The chances are we’ve all been told at one stage or another to better manage our cash. While many of us may float from pay cheque to pay cheque, businesses have to be a little more careful about the way they handle their money.
We sat down with Dan Hully, co-founder and CEO of Quantico, a company that specialises in providing in-house finance teams to rapidly scaling businesses, to discuss cash management for SMEs and startups.
Why is cash management so important in business?
The term “cash management” is a broad term that refers to the disbursement, collection and concentration of cash.
A finance manager’s job is to ensure that appropriate levels of capital are readily available to the company for short-term investment strategies, and avoid the risk of insolvency and bankruptcy.
For startups and SMEs, cash management takes on even great significance. Cash flow can be difficult for some companies, even when there is a strong and reliable customer base. Without the cash foundations of more established organisations, startups risk running aground quickly if cash isn’t managed correctly.
The financial consequences of ineffective cash flow management can be serious and could lead to companies not having enough in the bank to deal with unanticipated events.
Cash management in a crisis
The coronavirus crisis laid bare, in the harshest of ways, the importance of effective cash management. Businesses whose finances were relatively secure were suddenly faced with a situation where they were looking to source funds from elsewhere.
Unfortunately, as many have discovered, it can be complicated to borrow money when there isn’t much evidence of any pre-existing funds.
But why is it that so many businesses have so little left in reserve?
The simple answer is that lots of companies rely on a steady supply of work to ensure that there is a regular flow of cash into their business.
However, with lockdown measures essentially shelving projects overnight, many companies found themselves in a situation where cash immediately stopped coming in.
While even large companies with significant reserves have been, and continue to be, affected, the pandemic highlighted just how vulnerable many small businesses are.
How can companies improve their cash management?
Everyone is striving to meet daily cash requirements at the lowest possible cost and, in light of recent events, many businesses are beginning to realise the importance of consolidating their finances while ensuring effective cash management procedures are in place.
But how can companies improve their cash management?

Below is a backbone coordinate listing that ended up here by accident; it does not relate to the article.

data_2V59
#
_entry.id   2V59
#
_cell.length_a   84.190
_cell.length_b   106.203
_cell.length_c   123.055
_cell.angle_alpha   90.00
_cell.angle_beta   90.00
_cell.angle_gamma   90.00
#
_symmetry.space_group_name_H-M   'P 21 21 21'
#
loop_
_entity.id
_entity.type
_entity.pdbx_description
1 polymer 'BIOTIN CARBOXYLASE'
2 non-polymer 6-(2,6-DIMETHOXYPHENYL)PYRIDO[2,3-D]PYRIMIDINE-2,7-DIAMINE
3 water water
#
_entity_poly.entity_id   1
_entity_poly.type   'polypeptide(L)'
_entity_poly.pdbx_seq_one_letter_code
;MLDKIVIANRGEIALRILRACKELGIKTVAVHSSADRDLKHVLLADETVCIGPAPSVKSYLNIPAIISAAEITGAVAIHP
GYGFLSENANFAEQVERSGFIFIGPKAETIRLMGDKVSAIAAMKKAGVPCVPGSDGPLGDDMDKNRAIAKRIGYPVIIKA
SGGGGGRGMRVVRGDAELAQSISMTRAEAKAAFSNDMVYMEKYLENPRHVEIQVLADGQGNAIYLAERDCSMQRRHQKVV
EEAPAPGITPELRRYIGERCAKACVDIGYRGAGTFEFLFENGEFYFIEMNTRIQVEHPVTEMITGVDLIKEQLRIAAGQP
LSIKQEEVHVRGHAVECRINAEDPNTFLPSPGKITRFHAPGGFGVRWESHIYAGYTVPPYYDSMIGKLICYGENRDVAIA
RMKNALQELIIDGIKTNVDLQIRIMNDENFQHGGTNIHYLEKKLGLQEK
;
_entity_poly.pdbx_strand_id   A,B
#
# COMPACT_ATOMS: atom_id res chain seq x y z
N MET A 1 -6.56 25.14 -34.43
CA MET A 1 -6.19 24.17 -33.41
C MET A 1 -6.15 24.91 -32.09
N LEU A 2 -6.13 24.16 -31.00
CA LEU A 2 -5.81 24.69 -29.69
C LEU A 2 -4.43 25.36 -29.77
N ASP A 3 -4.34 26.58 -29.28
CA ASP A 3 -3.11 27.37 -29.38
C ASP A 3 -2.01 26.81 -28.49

1. React quickly on past due invoices
Generally, the longer you leave something, the harder it gets.
This is certainly true when it comes to chasing invoices; however, one way of negating overdue payments is by ensuring that a company’s billing system produces accurate and reliable invoices.
An invoice that clearly displays the amount due, the due date, to whom the payment is due and the payment methods accepted, can help ensure that money is received on time and in the right way.
Clients can be a nightmare, and the unscrupulous ones will always look for any excuse to avoid making payments straight away.
As a result, businesses must be brave enough to chase their clients on outstanding payments. To do this, there should be transparent processes designed to ensure that collecting outstanding payments doesn’t become a long and arduous task.
2. Set internal controls
Cash is the asset that has the greatest chance of “going missing”, meaning that companies need to make sure that there are strong internal controls built around the cash process.
To minimise problems and prevent errors, finance managers should look to initiate separation of duties and limit access to internal financial systems.
In smaller businesses, this may be easier said than done. However, no business should allow one single person to have control over the entire cash process.
3. Stay on top of trends and build relationships
There are various tools out there that can help companies manage their cash; however, one of the best, but most underutilised, sources of help can be a company’s bank.
Many banks provide cash management tools that can help companies to aggregate all of their accounts and provide a versatile and comprehensive view on all daily operations.
While it may seem obvious, banks are best placed to offer financial services and advice to businesses that are looking to improve their cash flow. Consequently, any finance manager worth their salt should look to build a positive relationship with the bank.
Not only is it good practice to maintain the image of the company, but it can also look to help ensure better funding opportunities in the future.